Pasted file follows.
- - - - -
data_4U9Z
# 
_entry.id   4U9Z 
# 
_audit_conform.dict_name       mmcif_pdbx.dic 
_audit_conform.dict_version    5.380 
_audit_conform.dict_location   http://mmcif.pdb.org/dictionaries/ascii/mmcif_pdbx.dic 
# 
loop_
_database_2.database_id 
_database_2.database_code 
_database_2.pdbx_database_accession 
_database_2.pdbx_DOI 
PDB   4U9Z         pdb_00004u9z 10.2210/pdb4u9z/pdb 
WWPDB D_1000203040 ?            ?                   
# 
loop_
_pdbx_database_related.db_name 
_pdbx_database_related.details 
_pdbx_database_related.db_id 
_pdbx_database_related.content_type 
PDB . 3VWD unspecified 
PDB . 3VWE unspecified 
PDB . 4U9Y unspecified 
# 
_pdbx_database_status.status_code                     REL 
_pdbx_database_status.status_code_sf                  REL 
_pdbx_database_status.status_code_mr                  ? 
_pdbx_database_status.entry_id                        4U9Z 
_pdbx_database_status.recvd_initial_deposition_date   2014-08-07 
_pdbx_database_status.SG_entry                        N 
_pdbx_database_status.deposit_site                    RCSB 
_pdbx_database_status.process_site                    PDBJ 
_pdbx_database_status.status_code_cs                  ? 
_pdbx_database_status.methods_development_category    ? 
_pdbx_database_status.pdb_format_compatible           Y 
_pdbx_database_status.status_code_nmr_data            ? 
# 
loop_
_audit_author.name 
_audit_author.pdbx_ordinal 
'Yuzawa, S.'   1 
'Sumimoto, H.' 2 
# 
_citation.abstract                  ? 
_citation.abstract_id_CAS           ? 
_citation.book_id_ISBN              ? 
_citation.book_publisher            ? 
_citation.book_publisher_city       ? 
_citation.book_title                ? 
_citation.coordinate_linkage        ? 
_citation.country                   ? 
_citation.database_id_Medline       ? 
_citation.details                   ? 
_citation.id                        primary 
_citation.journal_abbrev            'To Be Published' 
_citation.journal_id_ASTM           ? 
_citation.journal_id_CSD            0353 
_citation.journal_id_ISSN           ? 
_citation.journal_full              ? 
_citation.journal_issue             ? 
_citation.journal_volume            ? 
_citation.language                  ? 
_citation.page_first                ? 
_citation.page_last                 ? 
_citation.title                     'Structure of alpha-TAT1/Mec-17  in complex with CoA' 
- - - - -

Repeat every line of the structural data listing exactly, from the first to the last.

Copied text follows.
data_4U9Z
# 
_entry.id   4U9Z 
# 
_audit_conform.dict_name       mmcif_pdbx.dic 
_audit_conform.dict_version    5.380 
_audit_conform.dict_location   http://mmcif.pdb.org/dictionaries/ascii/mmcif_pdbx.dic 
# 
loop_
_database_2.database_id 
_database_2.database_code 
_database_2.pdbx_database_accession 
_database_2.pdbx_DOI 
PDB   4U9Z         pdb_00004u9z 10.2210/pdb4u9z/pdb 
WWPDB D_1000203040 ?            ?                   
# 
loop_
_pdbx_database_related.db_name 
_pdbx_database_related.details 
_pdbx_database_related.db_id 
_pdbx_database_related.content_type 
PDB . 3VWD unspecified 
PDB . 3VWE unspecified 
PDB . 4U9Y unspecified 
# 
_pdbx_database_status.status_code                     REL 
_pdbx_database_status.status_code_sf                  REL 
_pdbx_database_status.status_code_mr                  ? 
_pdbx_database_status.entry_id                        4U9Z 
_pdbx_database_status.recvd_initial_deposition_date   2014-08-07 
_pdbx_database_status.SG_entry                        N 
_pdbx_database_status.deposit_site                    RCSB 
_pdbx_database_status.process_site                    PDBJ 
_pdbx_database_status.status_code_cs                  ? 
_pdbx_database_status.methods_development_category    ? 
_pdbx_database_status.pdb_format_compatible           Y 
_pdbx_database_status.status_code_nmr_data            ? 
# 
loop_
_audit_author.name 
_audit_author.pdbx_ordinal 
'Yuzawa, S.'   1 
'Sumimoto, H.' 2 
# 
_citation.abstract                  ? 
_citation.abstract_id_CAS           ? 
_citation.book_id_ISBN              ? 
_citation.book_publisher            ? 
_citation.book_publisher_city       ? 
_citation.book_title                ? 
_citation.coordinate_linkage        ? 
_citation.country                   ? 
_citation.database_id_Medline       ? 
_citation.details                   ? 
_citation.id                        primary 
_citation.journal_abbrev            'To Be Published' 
_citation.journal_id_ASTM           ? 
_citation.journal_id_CSD            0353 
_citation.journal_id_ISSN           ? 
_citation.journal_full              ? 
_citation.journal_issue             ? 
_citation.journal_volume            ? 
_citation.language                  ? 
_citation.page_first                ? 
_citation.page_last                 ? 
_citation.title                     'Structure of alpha-TAT1/Mec-17  in complex with CoA' 